Isham Norris owned a trucking business called the Southern Transfer Moving Company and operated a livery stable. Records document that by 1910 he had paid off the mortgage on their home at 535 Federal Avenue East, indicating that he was making a comfortable living. Stella had a fifth child in 1908 after the move to Washington. At the time of the 1910 census, the two oldest boys, Ira (22) and Percy (20) were working at the transfer company, and the two middle boys were in school. A niece, Ellen Harris (13), a Tennessee native was also living with them.
The Norris’s’ would have known Horace and Susie Cayton, owners/publishers of the Republican Newspaper who were also Capitol Hill residents.
Living on Seattle’s Capitol Hill presented its challenges. In 1909, six years after the purchase of their house, the Cayton’s fought a hard fight to keep their home by mounting a successful legal defense against a white real estate agent who filed a lawsuit claiming that their presence had reduced property values in the neighborhood. Racial covenants and malicious campaigns to keep black people from residing and buying homes in affluent white neighborhoods was common. Many of these covenants remained on the books in Seattle and surrounding neighborhoods up to the 1960s.
Norris continued to participate in political activities after the move to Seattle. He presided over a Republican voter rally in February 1908 and was elected president of the Afro-American Club for at least two terms. In 1911 he ran for city council. Norris was on a committee to entertain “colored sailors in the Pacific Fleet” during World War I, and he helped organize dances, ball games (at least two of the Norris sons played in a Negro baseball league), boxing matches, and street carnivals. He chaired the Colored Roosevelt Memorial Association, a committee raising funds for a monument to Theodore Roosevelt.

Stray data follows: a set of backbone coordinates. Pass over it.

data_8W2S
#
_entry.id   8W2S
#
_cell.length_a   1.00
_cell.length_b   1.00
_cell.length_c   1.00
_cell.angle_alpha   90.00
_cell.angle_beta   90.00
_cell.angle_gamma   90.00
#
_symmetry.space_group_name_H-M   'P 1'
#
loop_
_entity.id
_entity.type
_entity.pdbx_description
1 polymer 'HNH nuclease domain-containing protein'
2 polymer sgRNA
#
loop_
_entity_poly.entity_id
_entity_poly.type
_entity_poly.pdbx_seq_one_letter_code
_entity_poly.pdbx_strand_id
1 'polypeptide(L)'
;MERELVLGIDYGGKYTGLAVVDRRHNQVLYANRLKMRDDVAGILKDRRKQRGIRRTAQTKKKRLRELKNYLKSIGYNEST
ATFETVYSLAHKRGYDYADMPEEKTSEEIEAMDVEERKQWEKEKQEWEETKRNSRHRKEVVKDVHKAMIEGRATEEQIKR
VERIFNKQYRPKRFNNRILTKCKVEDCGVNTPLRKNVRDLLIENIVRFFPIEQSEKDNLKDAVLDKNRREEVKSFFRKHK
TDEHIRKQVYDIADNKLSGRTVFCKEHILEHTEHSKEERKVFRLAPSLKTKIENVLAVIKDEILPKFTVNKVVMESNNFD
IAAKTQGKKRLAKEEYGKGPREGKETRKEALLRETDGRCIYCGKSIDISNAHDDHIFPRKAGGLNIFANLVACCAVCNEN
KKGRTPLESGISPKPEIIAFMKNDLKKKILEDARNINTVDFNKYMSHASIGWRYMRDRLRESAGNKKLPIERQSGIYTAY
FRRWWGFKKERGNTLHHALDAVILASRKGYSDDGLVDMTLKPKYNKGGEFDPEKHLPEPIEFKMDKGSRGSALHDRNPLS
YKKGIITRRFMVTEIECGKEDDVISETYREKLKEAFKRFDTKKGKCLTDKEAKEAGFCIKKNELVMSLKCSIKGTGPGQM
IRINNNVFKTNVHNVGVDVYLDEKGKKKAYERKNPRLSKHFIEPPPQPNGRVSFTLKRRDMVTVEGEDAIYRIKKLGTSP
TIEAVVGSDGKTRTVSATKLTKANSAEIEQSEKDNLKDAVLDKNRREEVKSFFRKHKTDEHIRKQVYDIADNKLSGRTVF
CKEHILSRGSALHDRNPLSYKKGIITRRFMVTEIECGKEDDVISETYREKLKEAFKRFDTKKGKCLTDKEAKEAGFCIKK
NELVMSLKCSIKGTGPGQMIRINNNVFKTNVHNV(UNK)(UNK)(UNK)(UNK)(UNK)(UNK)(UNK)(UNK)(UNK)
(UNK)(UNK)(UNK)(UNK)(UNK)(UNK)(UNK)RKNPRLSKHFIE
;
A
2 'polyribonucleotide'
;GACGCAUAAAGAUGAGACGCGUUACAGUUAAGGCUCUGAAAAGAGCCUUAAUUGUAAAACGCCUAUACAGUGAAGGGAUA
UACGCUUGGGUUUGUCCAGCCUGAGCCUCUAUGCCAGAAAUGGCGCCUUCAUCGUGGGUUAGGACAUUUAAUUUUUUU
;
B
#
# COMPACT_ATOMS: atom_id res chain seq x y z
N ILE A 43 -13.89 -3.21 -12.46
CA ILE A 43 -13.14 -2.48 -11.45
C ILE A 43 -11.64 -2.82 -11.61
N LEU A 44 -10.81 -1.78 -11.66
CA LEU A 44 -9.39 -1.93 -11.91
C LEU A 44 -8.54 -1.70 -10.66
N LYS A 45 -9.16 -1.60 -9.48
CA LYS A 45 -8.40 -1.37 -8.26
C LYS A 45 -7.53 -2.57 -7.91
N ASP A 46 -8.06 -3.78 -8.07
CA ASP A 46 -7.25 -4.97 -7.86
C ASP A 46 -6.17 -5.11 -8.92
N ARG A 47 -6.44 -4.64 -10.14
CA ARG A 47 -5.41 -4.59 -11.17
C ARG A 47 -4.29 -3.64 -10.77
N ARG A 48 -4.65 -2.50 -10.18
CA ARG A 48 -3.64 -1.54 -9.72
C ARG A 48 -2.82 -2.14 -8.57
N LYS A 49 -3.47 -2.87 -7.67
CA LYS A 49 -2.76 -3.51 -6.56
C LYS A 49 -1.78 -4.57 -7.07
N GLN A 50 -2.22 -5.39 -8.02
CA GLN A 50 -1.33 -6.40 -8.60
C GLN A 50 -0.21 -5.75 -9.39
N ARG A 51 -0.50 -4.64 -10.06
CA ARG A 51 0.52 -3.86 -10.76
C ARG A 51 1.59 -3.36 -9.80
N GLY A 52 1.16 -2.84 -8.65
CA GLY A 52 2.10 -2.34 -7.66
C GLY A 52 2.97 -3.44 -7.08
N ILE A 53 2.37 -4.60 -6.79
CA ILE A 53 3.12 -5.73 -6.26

In the 1920 census, Isham Norris (68) was working as a stockman for the Black Manufacturing Company founded in 1914 to manufacture Black Bear overalls ( in 1987 the city council designated the building a Seattle Landmark.)
By1930, Stella was widowed and living with her sons. The 1930 census accounts for Carl and Claudius as Seattle policemen; Wendell and Percy were stevedores, and Ira’s name was missing from that census. Stella Rosa Butler Norris died in Seattle on June 10, 1946, almost 20 years after her husband. She was 73 years old.
According to Washington state death records, Isham F. Norris died in Seattle on September 23, 1928, at the age of 74 years. After a funeral service conducted by Bonney-Watson Funeral Home, his body was cremated. Having moved far away from the crushing effects of Southern Jim Crow laws, the Norris family lived busy and productive lives in Seattle.
The archives at the Black Heritage Society of Washington State (BHS) are a public asset that is managed by the Collections Committee. The collections team welcomes your inquiries regarding the archives and your interest in preserving the legacy of black people in Washington State.
-Black Heritage Society of Washington State, Inc., Seattle, WA
-This Honorable Body, African American Legislators in the 19th Century, Tennessee State Library and Archives, Nashville, Tennessee